Isaac reveals some preferences in his choice of steps for these right line figures. He uses paired jettés-chassés in The Richmond, The Rondeau and The Britannia, and he also turns to pas de bourrée incorporating an emboîté and a plié. Similarly, he likes to use a coupé with an emboîté and an ouverture de jambe leading to a pas sauté – either a jetté, a jetté-chassé or a sissonne (the vertical jump from two feet to one that completes the pas de sissonne).

Isaac’s Steps

For Orchesography, Weaver evidently used the 1701 second edition of Feuillet’s Choregraphie with its ‘Supplement de pas’ (Feuillet had neglected to include the pas de menuet and contretemps du menuet, alongside a variety of other steps in the notation tables of his first edition). Weaver’s ‘Suplement’ is limited to minuet steps, including some of the ‘grace’ steps, but he also includes four pas composés which he attributes to Mr. Isaac.

Weaver’s claim that these steps are ‘seldom, or ever found in any other Dances whatsoever’ needs to be explored in detail. They aren’t in Feuillet’s step tables but it would be worth checking where and when they occur in dances other than those by Isaac.

Looking through the six dances, some other individual steps stand out. Here are some examples.

The Richmond

Plate 3 (an extension with variation of the jetté-chassé).

Plate 5 (the first pas simple continues that of the preceding pas composé, note the additional ornamentation on the right, the man’s side).

The Rondeau

Plate 1 (this can be described as a coupé battu with an added temps and is a step used in other dances. It comes from the opening triple time section).

Plate 3 (a jetté followed by a coupé soutenue, but perhaps also related to Isaac’s fondness for the sort of variations shown in Weaver’s examples of his steps. This is from the second duple time section).

The Favorite

Plate 3 (two pas de bourrée with variations, from the chaconne).

The notation suggests subtle adjustments to the step as the foot moves, as well as directional changes in relation to the partner – assuming that it represents Weaver’s notation rather than the engraver’s interpretation of it.

Plate 5 (a coupé simple emboîté paired with a variant on the coupé avec ouverture de jambe, from the bourrée).

The Rigadoon

In The Rigadoon it is the sequences of steps that are unusual, rather than the individual pas composés. The most famous sequence is that of plate 2, with its glissades and pas de bourrée tracing a square or rectangular figure.

The glissades (paired coupés soutenues travelling sideways) are a feature of the step vocabulary of The Rigadoon and can be found in other dances as well, notably The Favorite.

There is also the rhythmic challenge posed by a sequence on plate 4. Three successive steps, each of which has a different number and placing of demi-coupés.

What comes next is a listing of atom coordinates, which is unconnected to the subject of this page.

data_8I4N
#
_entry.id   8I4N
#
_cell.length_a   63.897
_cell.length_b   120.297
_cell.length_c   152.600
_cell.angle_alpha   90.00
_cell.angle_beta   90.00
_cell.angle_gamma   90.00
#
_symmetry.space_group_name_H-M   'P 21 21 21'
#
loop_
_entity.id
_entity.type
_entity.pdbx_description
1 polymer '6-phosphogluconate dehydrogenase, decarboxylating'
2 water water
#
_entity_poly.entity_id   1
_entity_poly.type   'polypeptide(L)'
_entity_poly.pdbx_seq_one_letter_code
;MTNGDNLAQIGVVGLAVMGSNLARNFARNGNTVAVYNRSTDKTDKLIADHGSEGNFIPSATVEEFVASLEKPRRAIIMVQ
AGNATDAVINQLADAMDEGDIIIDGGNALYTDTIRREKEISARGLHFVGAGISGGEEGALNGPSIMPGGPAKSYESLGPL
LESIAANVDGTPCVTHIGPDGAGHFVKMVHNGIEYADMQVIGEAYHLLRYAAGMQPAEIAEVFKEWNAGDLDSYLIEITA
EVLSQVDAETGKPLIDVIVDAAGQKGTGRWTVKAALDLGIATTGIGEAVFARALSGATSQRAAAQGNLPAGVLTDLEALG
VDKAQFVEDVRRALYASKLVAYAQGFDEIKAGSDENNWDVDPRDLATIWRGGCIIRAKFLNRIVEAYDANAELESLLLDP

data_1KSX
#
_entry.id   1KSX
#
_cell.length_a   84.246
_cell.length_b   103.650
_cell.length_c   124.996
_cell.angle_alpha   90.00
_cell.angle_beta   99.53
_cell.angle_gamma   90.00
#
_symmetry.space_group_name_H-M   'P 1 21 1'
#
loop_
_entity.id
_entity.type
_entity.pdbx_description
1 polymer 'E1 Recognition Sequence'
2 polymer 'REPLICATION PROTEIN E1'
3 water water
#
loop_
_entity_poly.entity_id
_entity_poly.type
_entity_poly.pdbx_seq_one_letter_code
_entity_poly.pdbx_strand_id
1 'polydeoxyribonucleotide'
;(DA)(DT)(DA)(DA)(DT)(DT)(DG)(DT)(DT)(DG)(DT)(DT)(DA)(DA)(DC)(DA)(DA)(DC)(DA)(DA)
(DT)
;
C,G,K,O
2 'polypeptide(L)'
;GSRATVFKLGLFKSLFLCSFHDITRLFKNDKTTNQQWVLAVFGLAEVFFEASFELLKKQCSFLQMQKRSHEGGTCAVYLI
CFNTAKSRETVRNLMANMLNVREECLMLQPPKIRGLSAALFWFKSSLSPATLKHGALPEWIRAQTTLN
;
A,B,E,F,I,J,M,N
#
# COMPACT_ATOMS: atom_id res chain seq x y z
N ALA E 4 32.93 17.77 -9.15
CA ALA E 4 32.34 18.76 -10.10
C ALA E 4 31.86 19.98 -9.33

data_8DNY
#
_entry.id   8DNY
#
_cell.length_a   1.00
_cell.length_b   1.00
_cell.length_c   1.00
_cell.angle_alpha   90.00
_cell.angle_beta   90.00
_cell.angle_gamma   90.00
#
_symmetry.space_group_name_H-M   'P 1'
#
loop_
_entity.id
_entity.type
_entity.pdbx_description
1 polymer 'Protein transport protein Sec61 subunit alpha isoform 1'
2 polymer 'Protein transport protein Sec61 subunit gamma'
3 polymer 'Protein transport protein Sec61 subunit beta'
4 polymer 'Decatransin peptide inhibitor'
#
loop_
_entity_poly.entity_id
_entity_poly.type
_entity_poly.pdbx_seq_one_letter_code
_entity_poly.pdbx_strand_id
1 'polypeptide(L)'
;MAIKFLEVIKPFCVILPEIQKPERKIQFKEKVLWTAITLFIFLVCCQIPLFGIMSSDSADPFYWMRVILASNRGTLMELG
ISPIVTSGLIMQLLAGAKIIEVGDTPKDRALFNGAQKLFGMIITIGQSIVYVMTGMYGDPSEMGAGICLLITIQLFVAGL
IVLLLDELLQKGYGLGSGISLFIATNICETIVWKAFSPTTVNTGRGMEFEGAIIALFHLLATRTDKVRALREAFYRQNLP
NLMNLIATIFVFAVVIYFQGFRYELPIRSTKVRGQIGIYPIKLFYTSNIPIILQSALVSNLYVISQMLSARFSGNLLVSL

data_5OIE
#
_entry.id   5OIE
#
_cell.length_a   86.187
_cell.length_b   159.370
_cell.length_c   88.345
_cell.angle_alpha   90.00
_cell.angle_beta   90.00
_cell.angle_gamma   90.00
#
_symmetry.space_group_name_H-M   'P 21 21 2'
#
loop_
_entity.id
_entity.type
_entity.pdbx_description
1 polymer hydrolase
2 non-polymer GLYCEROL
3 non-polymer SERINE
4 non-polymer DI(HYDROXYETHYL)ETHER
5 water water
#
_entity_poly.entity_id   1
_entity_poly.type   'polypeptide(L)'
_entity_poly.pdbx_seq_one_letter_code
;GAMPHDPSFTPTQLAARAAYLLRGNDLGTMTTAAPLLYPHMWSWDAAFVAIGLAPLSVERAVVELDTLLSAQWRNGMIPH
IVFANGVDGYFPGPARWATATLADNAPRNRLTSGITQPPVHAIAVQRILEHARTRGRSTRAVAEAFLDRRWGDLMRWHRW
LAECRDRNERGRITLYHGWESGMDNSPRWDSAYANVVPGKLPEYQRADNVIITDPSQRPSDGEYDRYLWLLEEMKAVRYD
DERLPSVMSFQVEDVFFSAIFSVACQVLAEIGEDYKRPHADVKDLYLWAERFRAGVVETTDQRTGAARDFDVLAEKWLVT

The couple travel sideways towards each other and are, at this point in the figure, quite close to the presence.

The Spanheim

Plate 3 (the two steps on the left can each be described as a pas de bourrée with a beat as well as the concluding jetté – here an assemblé – with added changes of direction).

The Britannia

Plate 1 (two jettés-chassés followed by a jetté, from the opening triple time section).

Plate 2 (a hop ornamented with a rond de jambe followed by a demi-coupé. The next step is two demi-coupés in succession. These are from the triple time section).

Plate 4 (two pas de bourrée with emboîté, ending in a plié leading to a sissonne, from the bourrée).

I hope to look at Isaac’s minuets in The Rondeau and The Britannia separately as both use a vocabulary of steps which go beyond the usual variations on and around the pas de menuet, contretemps du menuet and grace steps.

In all these steps, we can see Isaac not only constructing new pas composés from otherwise familiar elements, combining these in new ways, but also ornamenting these compound steps spatially as well as dynamically. It takes time and practice to master Isaac’s steps and sequences, which are an integral part of his idiosyncratic approach to the choreography of ballroom danses à deux.

Mr Isaac’s Choreography: The Six Dances – Opening and Closing Figures

Apart from a solo Chacone and Minuet for a girl (perhaps two separate solos), Mr Isaac’s choreography survives in twenty-one ballroom duets published between 1706 and 1716. Of these, eleven were said to have been ‘Perform’d at Court’ (another, The Northumberland, may also have been danced at court), while another seven were advertised as ‘Made for Her Majesty’s Birth Day’. Two were called a ‘new Dance for the Year’ – they were danced on stage and may have been originally intended for that purpose.